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NEW YORK, April 25 (Reuters) - Citigroup Inc has hired two former UBS AG base metals executives to its growing metals trading desk as part of the U.S. bank's expansion of its commodities business, the bank said on Thursday.
Rick McIntire will join as global head of base metals sales and Dylan Morgan has been appointed co-head of base metal trading alongside Tom Parkin. Both were previously at UBS.
The commodities expansion comes after Citi started to broaden its commodities business last year. That effort has been led by Jose Cogolludo who joined as global head of sales, in a newly created role, from BNP Paribas last year.
These hires also follow a string of energy appointments in Houston, Texas, all of whom have joined from Deutsche Bank.
The bank has been playing catch-up with larger U.S. energy and metals dealers just as new limits on proprietary trading, higher capital requirements and regulatory clampdowns on derivative trading have roiled many of the biggest players.
Some banks have also taken advantage of a retreat by European banks, including Natixis Commodity Markets, which have reined in exposure to capital-intensive commodities.
The pace of Citi's growth over the past year in commodity derivatives was evident in Greenwich Associates' latest report released this week.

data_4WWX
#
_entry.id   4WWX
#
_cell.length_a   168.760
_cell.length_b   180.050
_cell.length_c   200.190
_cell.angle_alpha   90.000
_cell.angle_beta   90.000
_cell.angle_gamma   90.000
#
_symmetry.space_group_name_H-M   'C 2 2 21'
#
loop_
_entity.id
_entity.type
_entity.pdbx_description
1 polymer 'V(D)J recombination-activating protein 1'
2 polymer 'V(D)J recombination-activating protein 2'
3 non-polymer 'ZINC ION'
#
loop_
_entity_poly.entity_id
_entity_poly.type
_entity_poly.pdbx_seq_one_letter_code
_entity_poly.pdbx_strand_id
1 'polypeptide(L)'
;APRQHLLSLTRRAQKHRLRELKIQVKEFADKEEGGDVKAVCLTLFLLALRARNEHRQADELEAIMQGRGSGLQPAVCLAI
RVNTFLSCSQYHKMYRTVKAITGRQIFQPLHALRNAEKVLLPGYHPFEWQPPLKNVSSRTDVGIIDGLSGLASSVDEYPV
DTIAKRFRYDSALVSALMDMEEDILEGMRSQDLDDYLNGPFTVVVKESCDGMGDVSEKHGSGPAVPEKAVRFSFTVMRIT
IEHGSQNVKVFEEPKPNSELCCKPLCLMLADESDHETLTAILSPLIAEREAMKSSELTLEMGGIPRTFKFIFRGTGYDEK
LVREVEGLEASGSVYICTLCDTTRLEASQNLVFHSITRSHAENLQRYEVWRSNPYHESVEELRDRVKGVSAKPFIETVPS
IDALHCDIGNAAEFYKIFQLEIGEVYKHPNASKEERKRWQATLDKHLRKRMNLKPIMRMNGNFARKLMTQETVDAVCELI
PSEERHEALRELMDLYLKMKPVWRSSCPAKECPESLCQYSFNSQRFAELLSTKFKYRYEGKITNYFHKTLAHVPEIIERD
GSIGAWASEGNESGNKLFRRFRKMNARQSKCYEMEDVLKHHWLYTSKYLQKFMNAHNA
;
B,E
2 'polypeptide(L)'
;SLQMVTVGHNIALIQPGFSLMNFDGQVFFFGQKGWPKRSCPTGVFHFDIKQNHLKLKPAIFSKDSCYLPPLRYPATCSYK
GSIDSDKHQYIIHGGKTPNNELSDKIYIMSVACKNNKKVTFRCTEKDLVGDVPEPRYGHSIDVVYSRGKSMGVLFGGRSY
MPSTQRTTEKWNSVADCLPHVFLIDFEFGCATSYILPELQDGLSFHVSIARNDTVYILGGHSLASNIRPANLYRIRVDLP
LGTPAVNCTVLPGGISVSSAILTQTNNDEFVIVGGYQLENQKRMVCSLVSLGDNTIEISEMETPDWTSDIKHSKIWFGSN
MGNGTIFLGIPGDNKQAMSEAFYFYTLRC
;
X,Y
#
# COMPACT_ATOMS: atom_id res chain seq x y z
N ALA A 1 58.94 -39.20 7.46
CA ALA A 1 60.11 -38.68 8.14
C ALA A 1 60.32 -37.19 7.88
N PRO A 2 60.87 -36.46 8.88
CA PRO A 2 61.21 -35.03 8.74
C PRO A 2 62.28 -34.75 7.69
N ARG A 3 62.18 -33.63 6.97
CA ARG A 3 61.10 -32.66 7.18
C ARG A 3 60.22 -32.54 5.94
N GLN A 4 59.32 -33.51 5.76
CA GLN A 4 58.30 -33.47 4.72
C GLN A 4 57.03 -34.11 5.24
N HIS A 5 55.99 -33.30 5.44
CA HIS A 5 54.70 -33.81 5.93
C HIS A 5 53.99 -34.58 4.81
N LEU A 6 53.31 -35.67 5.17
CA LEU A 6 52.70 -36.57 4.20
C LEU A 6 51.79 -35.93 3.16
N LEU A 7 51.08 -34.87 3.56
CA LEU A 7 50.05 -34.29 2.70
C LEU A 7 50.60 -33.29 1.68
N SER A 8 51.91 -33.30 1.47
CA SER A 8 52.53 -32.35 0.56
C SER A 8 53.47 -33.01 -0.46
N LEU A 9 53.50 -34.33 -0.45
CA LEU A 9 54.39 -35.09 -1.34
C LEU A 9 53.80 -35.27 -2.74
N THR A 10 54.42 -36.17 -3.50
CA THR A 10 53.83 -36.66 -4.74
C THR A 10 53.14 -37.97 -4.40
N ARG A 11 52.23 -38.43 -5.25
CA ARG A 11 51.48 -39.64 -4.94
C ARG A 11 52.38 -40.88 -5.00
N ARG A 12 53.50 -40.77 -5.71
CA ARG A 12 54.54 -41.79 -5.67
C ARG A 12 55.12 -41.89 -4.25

In an annual survey of 276 company treasury professionals across the globe taken late last year, the bank appeared to make the most meaningful gains among second-tier commodity dealers.
In metals, it was ranked third behind JPMorgan Chase & Co and Barclays Capital, with an estimated 33 percent of all companies that used over-the-counter derivatives to hedge metals prices.
Citi is one of 29 category-two members, or associate broker clearing members, of the London Metal Exchange, which means it can issue contracts, trade on electronic platforms and the telephone market but may not trade in the ring.
McIntire will join in mid-July, reporting to Cogolludo and Dylan will start in mid-May, reporting to Jason Tudor, who started at the bank in September 2011.